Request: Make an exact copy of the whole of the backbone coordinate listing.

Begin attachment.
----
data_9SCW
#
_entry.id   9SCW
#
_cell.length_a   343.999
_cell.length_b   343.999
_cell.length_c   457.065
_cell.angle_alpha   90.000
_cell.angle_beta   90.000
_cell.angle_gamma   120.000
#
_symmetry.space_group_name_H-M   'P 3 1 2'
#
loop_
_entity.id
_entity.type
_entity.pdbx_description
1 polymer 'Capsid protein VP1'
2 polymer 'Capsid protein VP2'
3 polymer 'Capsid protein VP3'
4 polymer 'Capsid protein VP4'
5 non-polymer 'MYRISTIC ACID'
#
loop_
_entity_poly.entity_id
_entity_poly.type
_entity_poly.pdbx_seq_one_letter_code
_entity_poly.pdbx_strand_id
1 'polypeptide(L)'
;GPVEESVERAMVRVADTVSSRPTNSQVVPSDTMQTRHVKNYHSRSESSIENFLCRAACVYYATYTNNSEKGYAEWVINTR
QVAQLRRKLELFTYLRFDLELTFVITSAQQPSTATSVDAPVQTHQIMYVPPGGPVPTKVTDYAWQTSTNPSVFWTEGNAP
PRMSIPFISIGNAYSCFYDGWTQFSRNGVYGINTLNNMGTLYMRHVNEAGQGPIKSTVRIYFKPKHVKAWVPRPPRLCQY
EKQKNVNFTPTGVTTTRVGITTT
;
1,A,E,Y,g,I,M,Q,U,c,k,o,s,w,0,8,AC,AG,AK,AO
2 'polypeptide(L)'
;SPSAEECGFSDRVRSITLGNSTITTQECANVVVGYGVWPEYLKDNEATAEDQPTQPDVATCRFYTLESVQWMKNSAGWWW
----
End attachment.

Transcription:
data_9SCW
#
_entry.id   9SCW
#
_cell.length_a   343.999
_cell.length_b   343.999
_cell.length_c   457.065
_cell.angle_alpha   90.000
_cell.angle_beta   90.000
_cell.angle_gamma   120.000
#
_symmetry.space_group_name_H-M   'P 3 1 2'
#
loop_
_entity.id
_entity.type
_entity.pdbx_description
1 polymer 'Capsid protein VP1'
2 polymer 'Capsid protein VP2'
3 polymer 'Capsid protein VP3'
4 polymer 'Capsid protein VP4'
5 non-polymer 'MYRISTIC ACID'
#
loop_
_entity_poly.entity_id
_entity_poly.type
_entity_poly.pdbx_seq_one_letter_code
_entity_poly.pdbx_strand_id
1 'polypeptide(L)'
;GPVEESVERAMVRVADTVSSRPTNSQVVPSDTMQTRHVKNYHSRSESSIENFLCRAACVYYATYTNNSEKGYAEWVINTR
QVAQLRRKLELFTYLRFDLELTFVITSAQQPSTATSVDAPVQTHQIMYVPPGGPVPTKVTDYAWQTSTNPSVFWTEGNAP
PRMSIPFISIGNAYSCFYDGWTQFSRNGVYGINTLNNMGTLYMRHVNEAGQGPIKSTVRIYFKPKHVKAWVPRPPRLCQY
EKQKNVNFTPTGVTTTRVGITTT
;
1,A,E,Y,g,I,M,Q,U,c,k,o,s,w,0,8,AC,AG,AK,AO
2 'polypeptide(L)'
;SPSAEECGFSDRVRSITLGNSTITTQECANVVVGYGVWPEYLKDNEATAEDQPTQPDVATCRFYTLESVQWMKNSAGWWW